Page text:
Variety is the
Secret Spice

Crafted by Ann McDonald

Serving up a learning “dish” that pleases everyone’s palate isn’t always an easy task. By providing a variety of options you’re sure to satisfy even your pickiest learning consumers.


1 main topic (make it specific, you don’t want to overfill your audience)

1 baseline knowledge assessment

2-3 assorted learning assets of choice such as infographics, video clips, podcast, eLearning, etc. (either homemade or off the shelf will work)



Start by taking a close look at your main topic and narrow it down so you are not stuffing your audience with too much information. Use both qualitative and quantitative input to answer the questions of:

• “What problems are we trying to solve?”

• “What knowledge gaps are we trying to fill?”

It’s best to have the end result in mind going into your recipe so you know what success looks like, and to ensure your overall goal aligns to your company’s overarching goals.


Prior to distributing or conducting any actual part of your learning module, conduct a quick baseline knowledge assessment or survey to get a snapshot of your audience’s current level of knowledge. Never assume that your audience has deep knowledge of the subject matter, regardless of their tenure. A baseline assessment will help you identify current proficiency levels, see common trends in gaps, and, as an added benefit, will help to stimulate appetites with a need to learn about the subject.

This is a very important step that is often overlooked and, if omitted from the recipe, can cause your outcome to be bland or worse yet, get passed over altogether.


With the ongoing shortening of attention spans and growth in diversity of types of learners, it is beneficial to use a variety of methods to convey the same information. Don’t worry about using the same “flavoring” (information) over and over again. By serving up that same ingredient in a variety of ways, you are more likely to find a method that will get the information to stick with all of your learners. 

For example, even most people who don’t like tomatoes still like pizza that has tomato sauce on it! And don’t feel like you need to create all of your ingredients from scratch. Curate a collection of video clips, blogs or podcasts and add them to in-house efforts to create a rich and delicious learning-module stew!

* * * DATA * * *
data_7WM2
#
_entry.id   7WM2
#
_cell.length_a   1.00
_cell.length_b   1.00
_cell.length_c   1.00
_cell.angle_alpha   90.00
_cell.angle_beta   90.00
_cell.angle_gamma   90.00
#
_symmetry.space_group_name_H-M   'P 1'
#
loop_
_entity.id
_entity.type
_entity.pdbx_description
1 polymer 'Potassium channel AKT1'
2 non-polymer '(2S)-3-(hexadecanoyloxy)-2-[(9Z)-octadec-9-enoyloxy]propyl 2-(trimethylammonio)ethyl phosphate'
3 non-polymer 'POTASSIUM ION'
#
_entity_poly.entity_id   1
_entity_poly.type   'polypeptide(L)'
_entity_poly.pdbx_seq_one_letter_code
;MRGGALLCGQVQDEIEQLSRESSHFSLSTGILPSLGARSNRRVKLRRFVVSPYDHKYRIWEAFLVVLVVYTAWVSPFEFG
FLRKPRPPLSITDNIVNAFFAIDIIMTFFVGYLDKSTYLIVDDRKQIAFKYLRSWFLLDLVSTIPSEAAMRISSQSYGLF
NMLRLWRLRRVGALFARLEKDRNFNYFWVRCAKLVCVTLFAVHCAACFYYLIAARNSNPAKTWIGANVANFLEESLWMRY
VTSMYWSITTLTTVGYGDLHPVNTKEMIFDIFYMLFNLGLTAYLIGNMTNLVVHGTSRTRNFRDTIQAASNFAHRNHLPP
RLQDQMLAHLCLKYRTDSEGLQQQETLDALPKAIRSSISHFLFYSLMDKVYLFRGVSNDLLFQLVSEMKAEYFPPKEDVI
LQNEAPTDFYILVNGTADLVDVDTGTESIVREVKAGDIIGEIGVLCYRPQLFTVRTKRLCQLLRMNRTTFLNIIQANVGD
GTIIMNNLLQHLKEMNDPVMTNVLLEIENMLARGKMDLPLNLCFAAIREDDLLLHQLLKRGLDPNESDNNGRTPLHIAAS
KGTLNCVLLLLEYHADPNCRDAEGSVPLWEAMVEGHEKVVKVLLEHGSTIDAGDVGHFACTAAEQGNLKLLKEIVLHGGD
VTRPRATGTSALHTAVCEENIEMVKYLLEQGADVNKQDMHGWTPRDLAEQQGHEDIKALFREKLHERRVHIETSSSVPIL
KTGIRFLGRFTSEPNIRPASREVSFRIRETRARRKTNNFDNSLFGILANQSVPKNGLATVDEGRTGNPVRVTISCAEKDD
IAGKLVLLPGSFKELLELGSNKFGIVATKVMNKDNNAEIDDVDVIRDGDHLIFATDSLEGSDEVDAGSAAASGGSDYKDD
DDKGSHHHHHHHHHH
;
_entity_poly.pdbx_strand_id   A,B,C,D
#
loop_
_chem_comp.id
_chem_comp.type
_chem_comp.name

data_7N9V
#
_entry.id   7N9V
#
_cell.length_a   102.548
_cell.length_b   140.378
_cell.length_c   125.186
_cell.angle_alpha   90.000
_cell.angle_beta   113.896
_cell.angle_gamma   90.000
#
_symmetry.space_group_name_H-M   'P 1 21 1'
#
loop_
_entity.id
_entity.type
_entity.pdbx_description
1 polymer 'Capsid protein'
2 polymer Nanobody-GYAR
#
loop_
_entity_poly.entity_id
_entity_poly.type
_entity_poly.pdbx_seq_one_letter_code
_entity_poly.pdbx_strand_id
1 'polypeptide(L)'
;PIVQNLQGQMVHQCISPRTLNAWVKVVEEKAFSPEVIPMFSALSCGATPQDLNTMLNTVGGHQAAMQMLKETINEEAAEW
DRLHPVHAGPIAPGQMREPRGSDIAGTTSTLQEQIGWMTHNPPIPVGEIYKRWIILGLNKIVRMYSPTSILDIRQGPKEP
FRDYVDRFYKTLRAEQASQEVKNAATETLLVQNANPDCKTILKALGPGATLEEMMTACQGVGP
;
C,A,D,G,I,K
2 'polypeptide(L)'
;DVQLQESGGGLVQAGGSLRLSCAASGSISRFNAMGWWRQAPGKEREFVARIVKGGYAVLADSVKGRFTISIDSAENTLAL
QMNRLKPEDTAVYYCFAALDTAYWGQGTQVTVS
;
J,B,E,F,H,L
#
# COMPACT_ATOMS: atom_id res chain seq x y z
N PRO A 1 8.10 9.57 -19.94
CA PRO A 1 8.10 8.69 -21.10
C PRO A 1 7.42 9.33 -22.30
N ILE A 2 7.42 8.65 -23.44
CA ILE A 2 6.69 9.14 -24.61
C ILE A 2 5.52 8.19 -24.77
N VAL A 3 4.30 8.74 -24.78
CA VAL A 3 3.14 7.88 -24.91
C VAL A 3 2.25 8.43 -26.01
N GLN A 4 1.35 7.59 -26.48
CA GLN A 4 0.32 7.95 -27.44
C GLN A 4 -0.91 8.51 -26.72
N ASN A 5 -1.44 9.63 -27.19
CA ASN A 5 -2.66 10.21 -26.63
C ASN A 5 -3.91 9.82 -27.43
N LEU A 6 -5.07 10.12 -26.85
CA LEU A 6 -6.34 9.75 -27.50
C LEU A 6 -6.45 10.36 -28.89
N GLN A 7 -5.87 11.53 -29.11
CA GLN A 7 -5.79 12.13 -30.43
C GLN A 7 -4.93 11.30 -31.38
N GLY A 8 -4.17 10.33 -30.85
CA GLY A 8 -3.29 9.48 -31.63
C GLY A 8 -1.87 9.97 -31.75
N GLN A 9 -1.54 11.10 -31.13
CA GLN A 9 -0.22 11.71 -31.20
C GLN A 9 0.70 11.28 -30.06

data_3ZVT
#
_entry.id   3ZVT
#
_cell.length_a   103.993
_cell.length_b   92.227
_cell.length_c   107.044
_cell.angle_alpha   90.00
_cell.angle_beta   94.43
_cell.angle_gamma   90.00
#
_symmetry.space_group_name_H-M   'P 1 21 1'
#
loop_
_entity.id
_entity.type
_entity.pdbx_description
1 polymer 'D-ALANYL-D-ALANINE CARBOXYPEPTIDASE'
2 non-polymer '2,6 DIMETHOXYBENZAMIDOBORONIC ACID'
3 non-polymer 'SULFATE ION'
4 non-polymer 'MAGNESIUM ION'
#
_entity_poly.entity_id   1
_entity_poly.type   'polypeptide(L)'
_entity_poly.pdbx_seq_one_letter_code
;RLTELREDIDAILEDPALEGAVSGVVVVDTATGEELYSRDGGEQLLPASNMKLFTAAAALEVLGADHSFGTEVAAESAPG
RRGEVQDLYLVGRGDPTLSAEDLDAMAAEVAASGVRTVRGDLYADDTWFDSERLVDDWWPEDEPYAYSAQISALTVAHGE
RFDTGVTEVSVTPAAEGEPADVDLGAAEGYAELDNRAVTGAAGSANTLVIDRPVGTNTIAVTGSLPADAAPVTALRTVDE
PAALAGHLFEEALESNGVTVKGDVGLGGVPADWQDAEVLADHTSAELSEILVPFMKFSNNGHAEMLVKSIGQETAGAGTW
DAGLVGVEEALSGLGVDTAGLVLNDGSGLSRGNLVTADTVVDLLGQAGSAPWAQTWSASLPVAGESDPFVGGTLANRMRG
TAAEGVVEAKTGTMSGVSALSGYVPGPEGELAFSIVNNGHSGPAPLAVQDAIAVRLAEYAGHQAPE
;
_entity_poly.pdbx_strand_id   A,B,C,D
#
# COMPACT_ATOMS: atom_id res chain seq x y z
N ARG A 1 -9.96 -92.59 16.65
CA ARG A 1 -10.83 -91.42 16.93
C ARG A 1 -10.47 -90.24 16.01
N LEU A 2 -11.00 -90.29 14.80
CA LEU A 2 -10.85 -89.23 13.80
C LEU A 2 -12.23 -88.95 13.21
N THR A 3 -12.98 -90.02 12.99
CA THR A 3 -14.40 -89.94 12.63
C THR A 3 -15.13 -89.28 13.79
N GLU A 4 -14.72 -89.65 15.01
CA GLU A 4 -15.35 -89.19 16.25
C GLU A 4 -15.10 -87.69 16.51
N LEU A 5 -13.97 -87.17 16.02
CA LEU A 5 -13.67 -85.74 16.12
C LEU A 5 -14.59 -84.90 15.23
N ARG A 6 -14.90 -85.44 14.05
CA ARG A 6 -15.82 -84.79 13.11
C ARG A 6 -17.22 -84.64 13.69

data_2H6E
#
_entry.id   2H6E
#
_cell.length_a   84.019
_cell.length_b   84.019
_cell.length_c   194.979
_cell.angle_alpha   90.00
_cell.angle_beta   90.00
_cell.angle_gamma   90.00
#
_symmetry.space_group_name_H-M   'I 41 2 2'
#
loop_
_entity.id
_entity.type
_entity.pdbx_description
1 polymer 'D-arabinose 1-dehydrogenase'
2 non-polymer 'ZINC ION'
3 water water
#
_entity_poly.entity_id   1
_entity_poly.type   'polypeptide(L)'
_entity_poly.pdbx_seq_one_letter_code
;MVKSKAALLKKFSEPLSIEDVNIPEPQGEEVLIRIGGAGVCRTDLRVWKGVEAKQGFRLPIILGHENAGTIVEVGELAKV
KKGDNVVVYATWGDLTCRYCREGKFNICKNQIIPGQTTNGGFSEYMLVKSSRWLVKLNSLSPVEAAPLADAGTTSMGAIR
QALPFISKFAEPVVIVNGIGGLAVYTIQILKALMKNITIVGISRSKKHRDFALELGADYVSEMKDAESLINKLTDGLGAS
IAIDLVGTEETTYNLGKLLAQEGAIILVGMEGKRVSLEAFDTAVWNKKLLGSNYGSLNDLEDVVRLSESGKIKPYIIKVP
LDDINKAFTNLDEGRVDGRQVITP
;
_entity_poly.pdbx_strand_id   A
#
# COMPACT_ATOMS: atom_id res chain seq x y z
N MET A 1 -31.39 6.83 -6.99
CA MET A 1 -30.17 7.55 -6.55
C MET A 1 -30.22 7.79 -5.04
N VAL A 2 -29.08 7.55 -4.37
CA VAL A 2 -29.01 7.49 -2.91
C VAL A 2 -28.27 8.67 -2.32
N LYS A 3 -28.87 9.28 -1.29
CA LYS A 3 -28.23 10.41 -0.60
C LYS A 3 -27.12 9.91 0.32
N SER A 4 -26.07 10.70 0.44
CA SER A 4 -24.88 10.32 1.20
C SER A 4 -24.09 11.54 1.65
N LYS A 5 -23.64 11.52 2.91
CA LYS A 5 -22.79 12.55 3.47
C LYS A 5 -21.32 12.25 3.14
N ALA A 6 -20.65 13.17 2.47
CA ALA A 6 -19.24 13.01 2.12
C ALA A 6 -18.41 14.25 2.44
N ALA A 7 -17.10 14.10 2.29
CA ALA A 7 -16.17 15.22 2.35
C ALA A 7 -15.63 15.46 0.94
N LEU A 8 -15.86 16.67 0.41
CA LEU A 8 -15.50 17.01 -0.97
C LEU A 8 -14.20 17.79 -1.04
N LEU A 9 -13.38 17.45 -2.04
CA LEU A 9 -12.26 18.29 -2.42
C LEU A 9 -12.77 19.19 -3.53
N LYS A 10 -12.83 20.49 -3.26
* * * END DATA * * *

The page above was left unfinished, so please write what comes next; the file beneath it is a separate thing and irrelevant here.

Once you have all of your content ingredients in place and your learner has had the chance to sample what you have served up, it is important that they are given the opportunity to apply that information in relevant situations. Provide your learner with specific post learning activities such as subsequent knowledge assessments to check for understanding, a specific task or activity to complete involving applying the new information, or an assignment to provide updates or examples of results achieved by applying the new skill or information. Be sure to continuously reinforce the information by threading it throughout future learning opportunities and be sure to recognize and reward individuals you see using and applying key takeaways. 

Finally, one of the most important steps you can take to ensure a successful recipe is to make it easy for your end user to go back and revisit your content when they have the need to snack on some “leftovers.” By curating a blend of assets into modules and keeping them contained in an easy to access location, such as an intranet or learning platform, you’ll be setting your audience up to become self-sufficient learning consumers. 

About Ann

Ann has over 20 years of experience as a Talent Development leader with a history of consistently improving sales performance and business results through innovative learning and development methods and strategic talent management initiatives. She has a proven track record in providing talent management and learning and development solutions, and in selecting, implementing and leveraging technology to maximize employee engagement and increase learning retention in order to optimize results in sales driven organizations.

At Mimeo, Ann is responsible for leading the strategic direction of all training and development programs and his currently in the process of putting the right tools and systems in place to enhance learning opportunities and improve training impact for all levels of employees from new hires through the executive level.